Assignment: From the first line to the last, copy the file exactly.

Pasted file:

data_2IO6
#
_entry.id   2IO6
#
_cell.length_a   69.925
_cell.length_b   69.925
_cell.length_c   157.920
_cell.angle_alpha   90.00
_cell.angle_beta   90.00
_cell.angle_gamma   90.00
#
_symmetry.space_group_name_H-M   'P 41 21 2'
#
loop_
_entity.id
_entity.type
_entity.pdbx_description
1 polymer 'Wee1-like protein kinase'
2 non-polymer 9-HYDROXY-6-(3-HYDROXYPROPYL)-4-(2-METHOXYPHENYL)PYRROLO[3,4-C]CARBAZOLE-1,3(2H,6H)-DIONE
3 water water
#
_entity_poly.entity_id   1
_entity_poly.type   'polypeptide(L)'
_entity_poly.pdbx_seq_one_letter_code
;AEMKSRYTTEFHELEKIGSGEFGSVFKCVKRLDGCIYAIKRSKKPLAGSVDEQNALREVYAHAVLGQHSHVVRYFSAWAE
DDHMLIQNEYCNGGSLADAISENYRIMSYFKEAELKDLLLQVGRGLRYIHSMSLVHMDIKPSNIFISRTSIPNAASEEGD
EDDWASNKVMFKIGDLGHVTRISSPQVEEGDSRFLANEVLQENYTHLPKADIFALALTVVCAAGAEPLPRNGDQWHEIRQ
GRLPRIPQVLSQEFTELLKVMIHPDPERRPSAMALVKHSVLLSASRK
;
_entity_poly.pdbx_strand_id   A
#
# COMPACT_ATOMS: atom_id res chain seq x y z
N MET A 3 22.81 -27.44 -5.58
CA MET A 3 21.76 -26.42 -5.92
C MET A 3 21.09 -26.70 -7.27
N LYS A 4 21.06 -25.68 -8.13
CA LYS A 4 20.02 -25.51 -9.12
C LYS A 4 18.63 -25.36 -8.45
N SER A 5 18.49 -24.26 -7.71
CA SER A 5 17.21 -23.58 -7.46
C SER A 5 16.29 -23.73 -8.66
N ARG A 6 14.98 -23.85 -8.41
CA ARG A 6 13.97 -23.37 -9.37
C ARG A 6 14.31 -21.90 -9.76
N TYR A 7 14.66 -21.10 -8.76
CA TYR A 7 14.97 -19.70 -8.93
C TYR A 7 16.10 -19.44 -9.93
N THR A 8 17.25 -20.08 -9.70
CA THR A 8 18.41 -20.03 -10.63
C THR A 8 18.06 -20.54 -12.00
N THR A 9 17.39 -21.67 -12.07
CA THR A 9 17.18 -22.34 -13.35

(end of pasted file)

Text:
data_2IO6
#
_entry.id   2IO6
#
_cell.length_a   69.925
_cell.length_b   69.925
_cell.length_c   157.920
_cell.angle_alpha   90.00
_cell.angle_beta   90.00
_cell.angle_gamma   90.00
#
_symmetry.space_group_name_H-M   'P 41 21 2'
#
loop_
_entity.id
_entity.type
_entity.pdbx_description
1 polymer 'Wee1-like protein kinase'
2 non-polymer 9-HYDROXY-6-(3-HYDROXYPROPYL)-4-(2-METHOXYPHENYL)PYRROLO[3,4-C]CARBAZOLE-1,3(2H,6H)-DIONE
3 water water
#
_entity_poly.entity_id   1
_entity_poly.type   'polypeptide(L)'
_entity_poly.pdbx_seq_one_letter_code
;AEMKSRYTTEFHELEKIGSGEFGSVFKCVKRLDGCIYAIKRSKKPLAGSVDEQNALREVYAHAVLGQHSHVVRYFSAWAE
DDHMLIQNEYCNGGSLADAISENYRIMSYFKEAELKDLLLQVGRGLRYIHSMSLVHMDIKPSNIFISRTSIPNAASEEGD
EDDWASNKVMFKIGDLGHVTRISSPQVEEGDSRFLANEVLQENYTHLPKADIFALALTVVCAAGAEPLPRNGDQWHEIRQ
GRLPRIPQVLSQEFTELLKVMIHPDPERRPSAMALVKHSVLLSASRK
;
_entity_poly.pdbx_strand_id   A
#
# COMPACT_ATOMS: atom_id res chain seq x y z
N MET A 3 22.81 -27.44 -5.58
CA MET A 3 21.76 -26.42 -5.92
C MET A 3 21.09 -26.70 -7.27
N LYS A 4 21.06 -25.68 -8.13
CA LYS A 4 20.02 -25.51 -9.12
C LYS A 4 18.63 -25.36 -8.45
N SER A 5 18.49 -24.26 -7.71
CA SER A 5 17.21 -23.58 -7.46
C SER A 5 16.29 -23.73 -8.66
N ARG A 6 14.98 -23.85 -8.41
CA ARG A 6 13.97 -23.37 -9.37
C ARG A 6 14.31 -21.90 -9.76
N TYR A 7 14.66 -21.10 -8.76
CA TYR A 7 14.97 -19.70 -8.93
C TYR A 7 16.10 -19.44 -9.93
N THR A 8 17.25 -20.08 -9.70
CA THR A 8 18.41 -20.03 -10.63
C THR A 8 18.06 -20.54 -12.00
N THR A 9 17.39 -21.67 -12.07
CA THR A 9 17.18 -22.34 -13.35